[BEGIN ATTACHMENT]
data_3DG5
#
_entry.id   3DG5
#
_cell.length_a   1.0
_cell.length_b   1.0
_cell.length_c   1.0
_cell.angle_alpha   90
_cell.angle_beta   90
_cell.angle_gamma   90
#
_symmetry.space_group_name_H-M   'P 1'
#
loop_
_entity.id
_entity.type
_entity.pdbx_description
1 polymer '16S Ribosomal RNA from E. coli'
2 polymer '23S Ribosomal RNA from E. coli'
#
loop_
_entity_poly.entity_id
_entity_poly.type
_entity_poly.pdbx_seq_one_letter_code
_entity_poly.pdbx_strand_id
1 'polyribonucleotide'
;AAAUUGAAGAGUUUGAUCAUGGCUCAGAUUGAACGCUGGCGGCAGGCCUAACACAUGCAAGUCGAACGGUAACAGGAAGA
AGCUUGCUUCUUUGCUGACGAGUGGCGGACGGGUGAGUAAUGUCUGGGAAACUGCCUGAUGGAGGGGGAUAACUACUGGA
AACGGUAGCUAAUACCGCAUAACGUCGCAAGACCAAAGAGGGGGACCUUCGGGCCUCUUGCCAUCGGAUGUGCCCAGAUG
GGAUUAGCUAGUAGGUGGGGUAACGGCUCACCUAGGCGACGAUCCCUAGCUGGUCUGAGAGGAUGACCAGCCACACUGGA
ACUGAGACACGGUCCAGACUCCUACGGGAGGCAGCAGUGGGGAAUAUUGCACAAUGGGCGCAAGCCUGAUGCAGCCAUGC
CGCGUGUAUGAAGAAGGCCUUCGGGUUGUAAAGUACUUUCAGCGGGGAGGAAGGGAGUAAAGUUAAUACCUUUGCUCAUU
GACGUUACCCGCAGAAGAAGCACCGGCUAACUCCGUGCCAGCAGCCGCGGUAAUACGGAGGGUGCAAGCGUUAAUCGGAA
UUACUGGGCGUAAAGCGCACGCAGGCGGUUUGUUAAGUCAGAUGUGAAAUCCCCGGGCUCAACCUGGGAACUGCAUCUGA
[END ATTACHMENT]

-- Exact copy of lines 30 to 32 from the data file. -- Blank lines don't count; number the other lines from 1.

GGAUUAGCUAGUAGGUGGGGUAACGGCUCACCUAGGCGACGAUCCCUAGCUGGUCUGAGAGGAUGACCAGCCACACUGGA
ACUGAGACACGGUCCAGACUCCUACGGGAGGCAGCAGUGGGGAAUAUUGCACAAUGGGCGCAAGCCUGAUGCAGCCAUGC
CGCGUGUAUGAAGAAGGCCUUCGGGUUGUAAAGUACUUUCAGCGGGGAGGAAGGGAGUAAAGUUAAUACCUUUGCUCAUU